Wednesday, July 10, 2013

Oddities: a Play in Six Acts

1. A brief ode to the Moroccan bathroom

Western or Traditional, there will never be toilet paper, and you, resourceful person that you are, will make do with tissues you find crumpled in the bottom of your backpack.  You gauge the possibility of one or the other by the amount of nose-wrinkling the person before you does.  Ah, look at that, a solid 10/10 noses wrinkled - Traditional, then.  You are not yet a master of the dance of the Traditional Hammam, but you know the basic steps, so you hike up your skirt, grasp your tissues firmly, and step gingerly over the lintel.  The ingenious flush system - a spigot protruding from the wall that washes the entire floor with water - gushes welcomingly at your entrance.  You make your way to the narrow foot pedestals in the middle of the porcelain "toilet" and edge back as far as you can.  There is no toilet paper, there is no flush, but there is a contingent of frantic flies.  Welcome to Morocco.

2. Names

I used to think that my name was simple, basic, universally easy to pronounce.  Vowel, consonant, vowel, consonant, vowel - nothing like the consonant-laden "Bridgette."  Every single sound in my name is even present in the Arabic Language.  In Spain I was "Elisa" and to my Language Partner here I am "Eliiza" - all minor variations on the same major tune.  Not until Friday night did I realize the truly difficult nature of my name, when, within the same house and the same family, I was addressed variously as "Elaiz," "Laiz," "Elise" and, my personal favorite, "Elizagh" - that last letter combination is pronounced like the French "r."

3. Cops

If of a late night, flicking absentmindedly through TV channels, you have never stumbled across the show Cops I congratulate you for ignorance.  It is not a show that particularly needs watching.  It is apparently, however, a popular concept, because where did Friday night find me except watching the Moroccan version with my host family.  In Darija, of course.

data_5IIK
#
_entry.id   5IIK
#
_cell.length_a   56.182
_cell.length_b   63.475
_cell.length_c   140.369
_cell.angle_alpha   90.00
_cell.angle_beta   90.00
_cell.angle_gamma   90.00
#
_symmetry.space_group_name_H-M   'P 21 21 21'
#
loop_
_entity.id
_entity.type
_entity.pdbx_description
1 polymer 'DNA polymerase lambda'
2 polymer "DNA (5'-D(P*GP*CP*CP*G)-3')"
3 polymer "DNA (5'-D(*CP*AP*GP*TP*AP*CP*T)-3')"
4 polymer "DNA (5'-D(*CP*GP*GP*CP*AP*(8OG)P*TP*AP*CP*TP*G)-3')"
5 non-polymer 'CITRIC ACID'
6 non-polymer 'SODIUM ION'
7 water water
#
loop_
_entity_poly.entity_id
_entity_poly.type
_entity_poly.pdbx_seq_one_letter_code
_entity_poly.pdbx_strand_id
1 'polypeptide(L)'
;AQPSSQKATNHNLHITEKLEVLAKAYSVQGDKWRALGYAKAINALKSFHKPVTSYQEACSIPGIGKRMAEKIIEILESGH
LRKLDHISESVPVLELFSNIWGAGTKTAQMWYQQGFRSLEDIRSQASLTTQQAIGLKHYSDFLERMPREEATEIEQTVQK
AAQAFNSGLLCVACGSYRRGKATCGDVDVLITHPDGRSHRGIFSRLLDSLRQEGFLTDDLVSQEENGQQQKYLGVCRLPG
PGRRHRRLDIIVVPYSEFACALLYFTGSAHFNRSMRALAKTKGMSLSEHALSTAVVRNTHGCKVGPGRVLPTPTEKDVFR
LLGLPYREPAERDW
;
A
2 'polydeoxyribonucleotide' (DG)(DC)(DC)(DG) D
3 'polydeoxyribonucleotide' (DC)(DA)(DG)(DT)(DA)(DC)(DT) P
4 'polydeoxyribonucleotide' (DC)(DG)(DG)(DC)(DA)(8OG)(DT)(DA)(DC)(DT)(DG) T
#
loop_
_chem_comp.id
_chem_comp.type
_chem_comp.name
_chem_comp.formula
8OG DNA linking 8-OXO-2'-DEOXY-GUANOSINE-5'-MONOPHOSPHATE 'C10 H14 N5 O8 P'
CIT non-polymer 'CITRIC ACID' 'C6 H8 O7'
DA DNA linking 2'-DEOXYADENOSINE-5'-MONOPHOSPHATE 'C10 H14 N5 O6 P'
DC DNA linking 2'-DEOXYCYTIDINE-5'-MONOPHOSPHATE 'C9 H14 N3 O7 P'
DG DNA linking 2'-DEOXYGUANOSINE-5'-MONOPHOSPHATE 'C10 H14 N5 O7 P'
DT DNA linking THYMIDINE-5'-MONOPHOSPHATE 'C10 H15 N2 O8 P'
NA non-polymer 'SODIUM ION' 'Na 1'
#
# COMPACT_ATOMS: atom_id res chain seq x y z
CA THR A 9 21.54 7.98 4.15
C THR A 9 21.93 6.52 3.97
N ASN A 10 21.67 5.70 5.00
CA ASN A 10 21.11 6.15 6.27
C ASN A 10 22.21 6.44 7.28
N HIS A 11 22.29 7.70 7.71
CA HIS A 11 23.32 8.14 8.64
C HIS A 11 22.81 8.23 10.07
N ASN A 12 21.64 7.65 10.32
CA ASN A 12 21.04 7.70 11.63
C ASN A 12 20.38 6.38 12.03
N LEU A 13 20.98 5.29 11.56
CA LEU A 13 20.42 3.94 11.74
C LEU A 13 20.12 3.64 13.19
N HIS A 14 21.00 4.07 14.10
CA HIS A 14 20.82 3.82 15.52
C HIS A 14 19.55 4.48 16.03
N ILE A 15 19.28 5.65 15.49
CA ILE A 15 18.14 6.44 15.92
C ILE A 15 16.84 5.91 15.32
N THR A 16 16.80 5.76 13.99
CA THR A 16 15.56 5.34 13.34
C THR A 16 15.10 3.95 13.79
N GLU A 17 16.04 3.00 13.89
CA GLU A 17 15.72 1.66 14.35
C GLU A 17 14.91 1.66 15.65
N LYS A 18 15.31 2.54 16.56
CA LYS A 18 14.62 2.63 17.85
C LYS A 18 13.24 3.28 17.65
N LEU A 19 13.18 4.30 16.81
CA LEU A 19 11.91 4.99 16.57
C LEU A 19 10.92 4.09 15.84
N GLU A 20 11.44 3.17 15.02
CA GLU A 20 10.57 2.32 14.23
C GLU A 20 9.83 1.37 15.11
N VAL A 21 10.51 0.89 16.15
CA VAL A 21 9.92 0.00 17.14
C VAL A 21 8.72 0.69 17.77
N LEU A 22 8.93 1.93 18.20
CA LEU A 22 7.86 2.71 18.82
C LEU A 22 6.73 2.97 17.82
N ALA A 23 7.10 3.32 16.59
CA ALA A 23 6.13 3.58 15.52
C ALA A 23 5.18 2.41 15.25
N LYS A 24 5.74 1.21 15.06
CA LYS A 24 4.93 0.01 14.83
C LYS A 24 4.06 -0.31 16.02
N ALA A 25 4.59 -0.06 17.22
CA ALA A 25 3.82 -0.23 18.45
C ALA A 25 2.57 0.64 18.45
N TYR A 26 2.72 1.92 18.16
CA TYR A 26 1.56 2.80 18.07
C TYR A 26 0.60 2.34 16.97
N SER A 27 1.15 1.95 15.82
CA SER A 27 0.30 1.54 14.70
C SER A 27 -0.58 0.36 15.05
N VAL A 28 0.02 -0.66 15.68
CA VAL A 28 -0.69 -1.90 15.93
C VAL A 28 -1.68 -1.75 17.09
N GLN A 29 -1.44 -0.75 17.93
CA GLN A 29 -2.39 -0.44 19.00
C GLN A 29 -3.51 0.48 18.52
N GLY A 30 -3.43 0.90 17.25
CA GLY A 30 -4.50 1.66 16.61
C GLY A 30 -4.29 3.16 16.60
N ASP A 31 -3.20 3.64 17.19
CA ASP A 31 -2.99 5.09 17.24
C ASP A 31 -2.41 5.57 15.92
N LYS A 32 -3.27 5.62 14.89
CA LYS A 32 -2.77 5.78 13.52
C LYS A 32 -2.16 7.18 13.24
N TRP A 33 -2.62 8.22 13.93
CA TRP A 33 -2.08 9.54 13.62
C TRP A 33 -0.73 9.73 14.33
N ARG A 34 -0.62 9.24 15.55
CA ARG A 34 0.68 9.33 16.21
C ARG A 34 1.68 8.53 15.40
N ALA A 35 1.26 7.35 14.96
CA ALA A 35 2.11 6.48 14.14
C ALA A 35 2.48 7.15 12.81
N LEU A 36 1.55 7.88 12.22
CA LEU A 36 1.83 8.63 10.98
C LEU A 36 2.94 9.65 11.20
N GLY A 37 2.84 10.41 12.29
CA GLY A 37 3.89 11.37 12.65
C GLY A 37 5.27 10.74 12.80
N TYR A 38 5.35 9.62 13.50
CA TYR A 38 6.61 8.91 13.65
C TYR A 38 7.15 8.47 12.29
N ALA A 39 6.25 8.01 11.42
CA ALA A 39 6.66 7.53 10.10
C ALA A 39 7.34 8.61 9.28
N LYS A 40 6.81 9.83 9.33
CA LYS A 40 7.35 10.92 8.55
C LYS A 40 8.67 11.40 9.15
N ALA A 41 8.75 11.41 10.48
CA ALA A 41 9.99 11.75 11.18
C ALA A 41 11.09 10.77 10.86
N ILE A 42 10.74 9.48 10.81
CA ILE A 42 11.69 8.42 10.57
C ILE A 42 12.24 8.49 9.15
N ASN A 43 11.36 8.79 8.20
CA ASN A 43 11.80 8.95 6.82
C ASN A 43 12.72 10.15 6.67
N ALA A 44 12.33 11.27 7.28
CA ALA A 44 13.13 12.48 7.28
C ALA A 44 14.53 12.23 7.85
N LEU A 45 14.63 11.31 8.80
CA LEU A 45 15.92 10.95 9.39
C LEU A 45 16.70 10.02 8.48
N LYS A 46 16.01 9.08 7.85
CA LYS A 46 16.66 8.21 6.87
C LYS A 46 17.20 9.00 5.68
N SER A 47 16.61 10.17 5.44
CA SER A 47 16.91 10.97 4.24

4. Evolution

This should not, in hindsight, have been surprising, but I discovered this weekend the lack of Evolution education in the Moroccan school system - or at least in the schools in Meknes.  Twas a strange and wondrous feeling to have my host sister turn to me while watching some Animal Planet-type show and exclaim, "Oh!  Elaiz!  I heard once that some people think that humans used to be like monkeys!  Have you heard that?  Isn't that strange?  I think maybe they mean that humans used to live like that, without houses or electricity or anything, not that they actually used to be like that."  

5. Haystacks and Mosques

Moroccan farmers pile their hay bales into miniature barns complete with sloping roofs and the occasional gable.  These are found scattered all across the fields between Tangier and Meknes, between flocks of sheep and herds of cattle and the occasional Mosque built alongside the road, in the middle of a field, or abutting a seemingly random and isolated tannery.

6.  All that other stuff I didn't get to

My computer charger has finally given up the ghost so while I have plenty of pictures from this weekend's trip to Fes and Meknes I won't be able to upload them for a day or two until I manage to find a new one in Casa Barata.  Today is also the first day of Ramadan, so given I fully expect to be exhausted for the next couple of days, at least until my body acclimates, I probably won't be posting much in the way of anything.

رمضان كريم    

No comments:

Post a Comment